Heard's Washington Post op-ed didn't mention Depp, but the judge concludes that in context it would be seen as implying factual assertions about him.
Wake Forest Dean Apologizes for Constitutional Law Professor's Quoting the Word "Nigger" from a Leading Supreme Court Case
A word that appears >10,000 times in court cases, in a wide range of fields -- yet some insist that law professors not be allowed to quote it.
An interesting, though inconclusive, case involving preppers.
An interesting post by Paul Alan Levy (Public Citizen) on a demand letter ProctorU sent to UCSB.
It depends on the state where you live.
The district court reasoned that sealing was justified because of "the child's privacy interest in being protected from financial predators or others who would harass the child simply because they know the amount received." No, said the Fifth Circuit.
The contagious spread of information is in a race against the contagious spread of coronavirus.
An important principle, which also applies to uses of trademarked terms in films, books, video games, and the like: "A party does not violate trademark law solely by using words another entity has trademarked."
Comedian Ordered Not to Post Anything "That Would Suggest to Prospective Employers That They Should Not Hire … or Book" Her Comedian Ex
The California Court of Appeal reversed, in an interesting case about allegations of physical abuse—and claims that the allegations were themselves a form of "abuse."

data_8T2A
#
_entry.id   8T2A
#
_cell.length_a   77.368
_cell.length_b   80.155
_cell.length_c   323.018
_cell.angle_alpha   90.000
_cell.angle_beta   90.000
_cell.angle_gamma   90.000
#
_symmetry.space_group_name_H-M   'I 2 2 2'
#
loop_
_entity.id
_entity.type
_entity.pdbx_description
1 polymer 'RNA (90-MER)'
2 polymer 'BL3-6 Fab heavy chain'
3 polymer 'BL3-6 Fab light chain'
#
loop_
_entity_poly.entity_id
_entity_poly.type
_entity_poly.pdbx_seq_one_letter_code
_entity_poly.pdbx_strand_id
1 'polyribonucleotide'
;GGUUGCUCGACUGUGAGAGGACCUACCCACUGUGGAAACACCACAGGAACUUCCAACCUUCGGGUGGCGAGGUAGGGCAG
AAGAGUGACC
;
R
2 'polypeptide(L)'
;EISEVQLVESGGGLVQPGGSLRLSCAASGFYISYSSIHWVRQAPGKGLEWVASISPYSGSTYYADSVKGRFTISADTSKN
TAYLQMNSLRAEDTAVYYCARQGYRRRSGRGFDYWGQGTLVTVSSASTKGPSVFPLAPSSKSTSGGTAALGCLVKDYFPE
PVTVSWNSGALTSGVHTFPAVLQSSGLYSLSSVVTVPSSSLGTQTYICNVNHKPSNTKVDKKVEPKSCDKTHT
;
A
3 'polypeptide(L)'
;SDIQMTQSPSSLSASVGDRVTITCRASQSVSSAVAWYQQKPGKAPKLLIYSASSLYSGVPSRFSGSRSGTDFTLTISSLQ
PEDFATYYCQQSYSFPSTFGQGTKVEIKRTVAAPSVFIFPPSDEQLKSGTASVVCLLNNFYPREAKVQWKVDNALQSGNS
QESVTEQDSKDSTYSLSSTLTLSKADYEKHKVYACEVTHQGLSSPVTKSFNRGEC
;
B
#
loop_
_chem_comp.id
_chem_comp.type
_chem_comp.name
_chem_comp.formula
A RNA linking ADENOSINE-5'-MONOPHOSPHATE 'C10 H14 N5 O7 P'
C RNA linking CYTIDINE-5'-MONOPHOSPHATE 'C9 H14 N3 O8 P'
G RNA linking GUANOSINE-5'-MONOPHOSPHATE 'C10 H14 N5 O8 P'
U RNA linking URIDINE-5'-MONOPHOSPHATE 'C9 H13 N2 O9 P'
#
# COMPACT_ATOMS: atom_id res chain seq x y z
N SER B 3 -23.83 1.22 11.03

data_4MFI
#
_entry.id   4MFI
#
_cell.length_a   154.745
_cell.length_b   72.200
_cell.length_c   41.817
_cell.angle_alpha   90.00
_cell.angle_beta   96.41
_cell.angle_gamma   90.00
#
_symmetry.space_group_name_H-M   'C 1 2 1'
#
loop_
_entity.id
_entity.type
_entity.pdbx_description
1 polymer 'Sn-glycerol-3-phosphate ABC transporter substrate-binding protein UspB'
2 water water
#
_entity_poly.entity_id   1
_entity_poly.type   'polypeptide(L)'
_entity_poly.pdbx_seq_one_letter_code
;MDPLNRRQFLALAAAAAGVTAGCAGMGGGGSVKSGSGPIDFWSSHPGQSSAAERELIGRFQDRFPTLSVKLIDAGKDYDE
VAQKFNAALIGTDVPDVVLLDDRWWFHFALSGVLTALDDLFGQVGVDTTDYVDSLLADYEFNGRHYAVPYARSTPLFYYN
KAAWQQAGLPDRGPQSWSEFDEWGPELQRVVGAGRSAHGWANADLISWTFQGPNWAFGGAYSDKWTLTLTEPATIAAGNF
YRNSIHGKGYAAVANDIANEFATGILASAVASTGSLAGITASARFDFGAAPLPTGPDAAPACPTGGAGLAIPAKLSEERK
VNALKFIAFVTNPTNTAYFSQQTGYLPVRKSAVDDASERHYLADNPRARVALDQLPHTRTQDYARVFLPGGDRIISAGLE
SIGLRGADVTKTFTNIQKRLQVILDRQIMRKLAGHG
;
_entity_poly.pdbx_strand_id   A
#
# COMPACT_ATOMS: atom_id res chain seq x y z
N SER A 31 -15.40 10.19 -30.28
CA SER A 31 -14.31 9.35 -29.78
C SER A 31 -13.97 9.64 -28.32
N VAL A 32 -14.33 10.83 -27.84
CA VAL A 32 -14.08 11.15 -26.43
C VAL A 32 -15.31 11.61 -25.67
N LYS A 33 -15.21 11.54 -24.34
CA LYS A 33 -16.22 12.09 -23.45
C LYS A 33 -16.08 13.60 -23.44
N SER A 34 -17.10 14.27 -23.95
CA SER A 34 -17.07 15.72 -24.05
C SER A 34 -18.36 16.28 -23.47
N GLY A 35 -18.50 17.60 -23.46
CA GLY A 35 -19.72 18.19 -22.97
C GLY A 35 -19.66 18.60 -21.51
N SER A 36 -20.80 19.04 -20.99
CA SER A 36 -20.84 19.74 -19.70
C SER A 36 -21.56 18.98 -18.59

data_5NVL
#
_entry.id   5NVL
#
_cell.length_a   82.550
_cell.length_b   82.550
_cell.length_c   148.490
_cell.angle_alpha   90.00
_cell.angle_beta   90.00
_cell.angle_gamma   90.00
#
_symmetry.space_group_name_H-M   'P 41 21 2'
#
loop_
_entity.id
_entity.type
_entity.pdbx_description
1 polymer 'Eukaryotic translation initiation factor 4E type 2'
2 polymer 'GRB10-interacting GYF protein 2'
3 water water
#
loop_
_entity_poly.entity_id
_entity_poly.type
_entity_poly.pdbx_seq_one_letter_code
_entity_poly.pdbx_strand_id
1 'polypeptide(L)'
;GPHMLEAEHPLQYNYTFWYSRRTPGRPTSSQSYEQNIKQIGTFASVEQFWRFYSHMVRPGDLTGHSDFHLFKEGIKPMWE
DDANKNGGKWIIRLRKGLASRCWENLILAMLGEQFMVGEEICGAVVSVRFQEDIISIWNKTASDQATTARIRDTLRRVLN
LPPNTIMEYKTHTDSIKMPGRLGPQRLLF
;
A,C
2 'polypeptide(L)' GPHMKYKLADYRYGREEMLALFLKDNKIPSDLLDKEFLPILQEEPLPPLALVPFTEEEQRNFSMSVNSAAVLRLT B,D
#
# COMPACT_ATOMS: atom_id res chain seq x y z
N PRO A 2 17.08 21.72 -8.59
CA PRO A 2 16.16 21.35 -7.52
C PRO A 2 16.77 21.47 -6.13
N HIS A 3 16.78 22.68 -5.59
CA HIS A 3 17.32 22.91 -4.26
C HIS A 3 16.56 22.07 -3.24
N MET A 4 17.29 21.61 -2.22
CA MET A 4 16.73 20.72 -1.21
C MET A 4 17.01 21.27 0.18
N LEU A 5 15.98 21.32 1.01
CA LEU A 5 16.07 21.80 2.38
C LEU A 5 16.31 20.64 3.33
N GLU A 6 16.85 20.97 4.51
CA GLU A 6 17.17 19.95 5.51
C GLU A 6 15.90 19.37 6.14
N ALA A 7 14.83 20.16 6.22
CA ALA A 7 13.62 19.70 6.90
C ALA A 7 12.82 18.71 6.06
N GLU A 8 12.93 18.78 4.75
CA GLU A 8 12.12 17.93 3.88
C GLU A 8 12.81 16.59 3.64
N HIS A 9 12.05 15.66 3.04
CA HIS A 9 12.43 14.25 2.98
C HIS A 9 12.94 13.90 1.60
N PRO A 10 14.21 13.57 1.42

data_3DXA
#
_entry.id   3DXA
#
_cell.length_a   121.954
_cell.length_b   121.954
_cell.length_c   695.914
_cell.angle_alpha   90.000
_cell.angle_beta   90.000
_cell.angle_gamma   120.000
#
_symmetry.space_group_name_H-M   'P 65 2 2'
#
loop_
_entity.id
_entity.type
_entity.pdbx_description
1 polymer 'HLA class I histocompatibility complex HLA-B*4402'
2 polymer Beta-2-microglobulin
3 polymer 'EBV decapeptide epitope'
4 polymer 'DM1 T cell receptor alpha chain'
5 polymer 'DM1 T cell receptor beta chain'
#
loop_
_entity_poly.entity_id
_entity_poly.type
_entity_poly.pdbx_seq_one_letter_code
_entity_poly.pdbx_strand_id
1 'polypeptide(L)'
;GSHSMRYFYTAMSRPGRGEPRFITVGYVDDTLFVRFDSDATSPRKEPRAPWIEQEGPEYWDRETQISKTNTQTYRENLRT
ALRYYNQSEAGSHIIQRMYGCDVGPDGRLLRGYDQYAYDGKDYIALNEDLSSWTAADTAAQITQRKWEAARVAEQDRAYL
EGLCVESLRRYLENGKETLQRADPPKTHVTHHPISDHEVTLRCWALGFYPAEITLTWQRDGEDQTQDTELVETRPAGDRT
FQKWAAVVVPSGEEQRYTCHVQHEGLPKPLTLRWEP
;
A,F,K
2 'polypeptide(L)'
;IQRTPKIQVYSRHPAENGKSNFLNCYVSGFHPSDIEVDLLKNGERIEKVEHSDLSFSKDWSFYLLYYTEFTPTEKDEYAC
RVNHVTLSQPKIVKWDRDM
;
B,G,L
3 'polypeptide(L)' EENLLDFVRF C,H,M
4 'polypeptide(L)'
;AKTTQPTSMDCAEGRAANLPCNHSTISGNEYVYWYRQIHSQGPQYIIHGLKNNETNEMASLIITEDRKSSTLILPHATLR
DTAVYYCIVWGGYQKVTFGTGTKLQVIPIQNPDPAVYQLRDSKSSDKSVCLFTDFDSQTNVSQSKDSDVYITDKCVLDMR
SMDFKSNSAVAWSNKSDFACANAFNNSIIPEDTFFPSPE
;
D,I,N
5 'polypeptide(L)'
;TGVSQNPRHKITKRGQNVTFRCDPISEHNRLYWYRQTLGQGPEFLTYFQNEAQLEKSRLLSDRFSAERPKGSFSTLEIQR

Why I'm Not (Yet?) Much Worried About the Civil Liberties Restrictions Flowing from the Coronavirus Response
The restrictions are less dangerous precisely because they are so broad and onerous.
The plaintiffs are claiming, among other things, "group libel."
New York Times columnist and Decadent Society author defends prohibitionism in a conversation on The Fifth Column.
Sealing Court Filings Drawn from Discovery Requires More Than Just General Assertions of Confidentiality
A case decided Monday reaffirms this principle, especially in the Seventh Circuit.
at least under the Illinois "innocent construction" rule, under which "a nondefamatory interpretation must be adopted if it is reasonable"—"a reasonable reading of Lorenz's article is that although Wedgewood communicated with underage girls, he never meant to take things further."
A new lawsuit is challenging the California DMV's rejection of allegedly offensive personalized license plates.
"I would rather be remembered for writing something that was...offensive, than to be forgotten for writing something bloodless."
No amount of money can buy victory for candidates who fail to persuade voters.
In light of this, should the presumptive First Amendment right of access to court cases require the court to provide video coverage of hearings?
"Google is not now, nor (to the Court's knowledge) has it ever been, an arm of the United States government," wrote District Judge Stephen Wilson.
to try to vanish online magazine article about him.
Kimberlin is also known for having accused Dan Quayle of having bought marijuana from him, and has since become a frequent litigant, including against bloggers Patrick Frey (Patterico), Aaron Walker, and others.
It's often very hard to get court filings retroactively sealed.
Some panelists at the conservative conference want to give the government more power over social media.
PragerU's Attempt To Violate YouTube's 1st Amendment Rights Shot Down By 9th Circuit Court of Appeals
The conservative nonprofit Prager University alleged the company should not be allowed to place its videos on "Restricted Mode."
The justices heard oral arguments this week in United States v. Sineneng-Smith.
"At a time when hate and bias incidents are on the rise, it is crucial that the state not remove these types of prohibitions that deter or punish this unacceptable behavior."
How the press learned to stop worrying and love censorship.
What’s at stake in United States v. Sineneng-Smith.